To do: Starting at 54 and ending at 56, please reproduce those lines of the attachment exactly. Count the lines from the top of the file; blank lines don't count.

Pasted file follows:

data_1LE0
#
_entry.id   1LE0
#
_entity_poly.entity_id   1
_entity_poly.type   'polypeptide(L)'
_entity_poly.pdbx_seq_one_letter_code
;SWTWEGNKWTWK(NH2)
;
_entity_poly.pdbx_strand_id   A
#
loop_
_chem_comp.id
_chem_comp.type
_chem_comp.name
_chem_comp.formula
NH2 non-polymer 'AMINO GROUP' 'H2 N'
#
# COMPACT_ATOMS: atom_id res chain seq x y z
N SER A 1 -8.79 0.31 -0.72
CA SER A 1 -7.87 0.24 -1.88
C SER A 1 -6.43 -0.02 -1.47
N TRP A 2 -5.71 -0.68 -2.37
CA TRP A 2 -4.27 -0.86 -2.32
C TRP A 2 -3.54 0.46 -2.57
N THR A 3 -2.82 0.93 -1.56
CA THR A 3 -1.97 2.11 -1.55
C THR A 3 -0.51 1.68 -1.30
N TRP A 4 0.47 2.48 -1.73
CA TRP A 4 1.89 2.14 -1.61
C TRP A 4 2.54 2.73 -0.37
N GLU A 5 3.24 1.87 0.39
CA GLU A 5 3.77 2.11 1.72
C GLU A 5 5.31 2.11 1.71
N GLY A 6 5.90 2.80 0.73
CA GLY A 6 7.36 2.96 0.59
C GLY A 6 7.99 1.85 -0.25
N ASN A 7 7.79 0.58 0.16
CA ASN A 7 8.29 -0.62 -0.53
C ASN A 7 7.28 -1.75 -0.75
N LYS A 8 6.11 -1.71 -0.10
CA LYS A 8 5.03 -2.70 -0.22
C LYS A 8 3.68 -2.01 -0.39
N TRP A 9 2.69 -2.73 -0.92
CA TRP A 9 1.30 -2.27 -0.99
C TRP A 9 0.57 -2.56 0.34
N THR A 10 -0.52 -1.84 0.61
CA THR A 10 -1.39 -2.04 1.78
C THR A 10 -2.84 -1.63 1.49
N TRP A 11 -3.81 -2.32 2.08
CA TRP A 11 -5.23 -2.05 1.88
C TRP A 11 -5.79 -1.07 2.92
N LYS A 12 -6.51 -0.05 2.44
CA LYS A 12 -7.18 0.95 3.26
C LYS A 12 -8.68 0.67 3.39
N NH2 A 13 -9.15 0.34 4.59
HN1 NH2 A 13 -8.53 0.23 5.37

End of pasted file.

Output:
CA LYS A 12 -7.18 0.95 3.26
C LYS A 12 -8.68 0.67 3.39
N NH2 A 13 -9.15 0.34 4.59